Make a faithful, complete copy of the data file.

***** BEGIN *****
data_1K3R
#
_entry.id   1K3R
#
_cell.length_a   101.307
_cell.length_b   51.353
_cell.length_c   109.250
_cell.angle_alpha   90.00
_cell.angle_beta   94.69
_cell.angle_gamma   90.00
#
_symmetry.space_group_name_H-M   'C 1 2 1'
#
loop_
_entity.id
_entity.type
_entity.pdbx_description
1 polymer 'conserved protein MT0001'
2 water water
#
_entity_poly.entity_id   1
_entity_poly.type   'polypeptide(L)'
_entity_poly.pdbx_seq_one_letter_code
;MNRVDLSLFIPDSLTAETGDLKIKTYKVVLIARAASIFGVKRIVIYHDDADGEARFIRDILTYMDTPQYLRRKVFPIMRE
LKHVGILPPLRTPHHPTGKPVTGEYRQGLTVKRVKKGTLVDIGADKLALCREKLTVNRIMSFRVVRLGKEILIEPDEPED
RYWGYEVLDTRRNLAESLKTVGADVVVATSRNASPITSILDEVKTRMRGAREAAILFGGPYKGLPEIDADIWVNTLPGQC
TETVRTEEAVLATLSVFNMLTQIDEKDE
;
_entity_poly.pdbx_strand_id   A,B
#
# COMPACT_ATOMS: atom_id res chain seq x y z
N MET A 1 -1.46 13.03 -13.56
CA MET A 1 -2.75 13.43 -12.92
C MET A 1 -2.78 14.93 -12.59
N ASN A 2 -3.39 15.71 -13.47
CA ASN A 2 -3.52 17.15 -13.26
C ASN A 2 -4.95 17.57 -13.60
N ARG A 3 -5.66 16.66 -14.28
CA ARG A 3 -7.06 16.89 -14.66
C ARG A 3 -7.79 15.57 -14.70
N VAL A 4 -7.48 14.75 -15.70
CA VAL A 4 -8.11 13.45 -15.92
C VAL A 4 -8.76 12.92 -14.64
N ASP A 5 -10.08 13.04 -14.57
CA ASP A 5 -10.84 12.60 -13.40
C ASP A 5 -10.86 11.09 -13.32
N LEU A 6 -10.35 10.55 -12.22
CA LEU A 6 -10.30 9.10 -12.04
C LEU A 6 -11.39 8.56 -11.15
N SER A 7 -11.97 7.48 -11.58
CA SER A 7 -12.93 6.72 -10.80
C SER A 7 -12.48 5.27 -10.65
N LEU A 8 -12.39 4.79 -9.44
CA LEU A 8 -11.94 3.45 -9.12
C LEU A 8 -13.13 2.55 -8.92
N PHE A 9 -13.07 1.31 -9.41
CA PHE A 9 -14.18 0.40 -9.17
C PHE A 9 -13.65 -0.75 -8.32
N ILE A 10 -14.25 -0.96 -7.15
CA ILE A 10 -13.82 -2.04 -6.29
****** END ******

data_1K3R
#
_entry.id   1K3R
#
_cell.length_a   101.307
_cell.length_b   51.353
_cell.length_c   109.250
_cell.angle_alpha   90.00
_cell.angle_beta   94.69
_cell.angle_gamma   90.00
#
_symmetry.space_group_name_H-M   'C 1 2 1'
#
loop_
_entity.id
_entity.type
_entity.pdbx_description
1 polymer 'conserved protein MT0001'
2 water water
#
_entity_poly.entity_id   1
_entity_poly.type   'polypeptide(L)'
_entity_poly.pdbx_seq_one_letter_code
;MNRVDLSLFIPDSLTAETGDLKIKTYKVVLIARAASIFGVKRIVIYHDDADGEARFIRDILTYMDTPQYLRRKVFPIMRE
LKHVGILPPLRTPHHPTGKPVTGEYRQGLTVKRVKKGTLVDIGADKLALCREKLTVNRIMSFRVVRLGKEILIEPDEPED
RYWGYEVLDTRRNLAESLKTVGADVVVATSRNASPITSILDEVKTRMRGAREAAILFGGPYKGLPEIDADIWVNTLPGQC
TETVRTEEAVLATLSVFNMLTQIDEKDE
;
_entity_poly.pdbx_strand_id   A,B
#
# COMPACT_ATOMS: atom_id res chain seq x y z
N MET A 1 -1.46 13.03 -13.56
CA MET A 1 -2.75 13.43 -12.92
C MET A 1 -2.78 14.93 -12.59
N ASN A 2 -3.39 15.71 -13.47
CA ASN A 2 -3.52 17.15 -13.26
C ASN A 2 -4.95 17.57 -13.60
N ARG A 3 -5.66 16.66 -14.28
CA ARG A 3 -7.06 16.89 -14.66
C ARG A 3 -7.79 15.57 -14.70
N VAL A 4 -7.48 14.75 -15.70
CA VAL A 4 -8.11 13.45 -15.92
C VAL A 4 -8.76 12.92 -14.64
N ASP A 5 -10.08 13.04 -14.57
CA ASP A 5 -10.84 12.60 -13.40
C ASP A 5 -10.86 11.09 -13.32
N LEU A 6 -10.35 10.55 -12.22
CA LEU A 6 -10.30 9.10 -12.04
C LEU A 6 -11.39 8.56 -11.15
N SER A 7 -11.97 7.48 -11.58
CA SER A 7 -12.93 6.72 -10.80
C SER A 7 -12.48 5.27 -10.65
N LEU A 8 -12.39 4.79 -9.44
CA LEU A 8 -11.94 3.45 -9.12
C LEU A 8 -13.13 2.55 -8.92
N PHE A 9 -13.07 1.31 -9.41
CA PHE A 9 -14.18 0.40 -9.17
C PHE A 9 -13.65 -0.75 -8.32
N ILE A 10 -14.25 -0.96 -7.15
CA ILE A 10 -13.82 -2.04 -6.29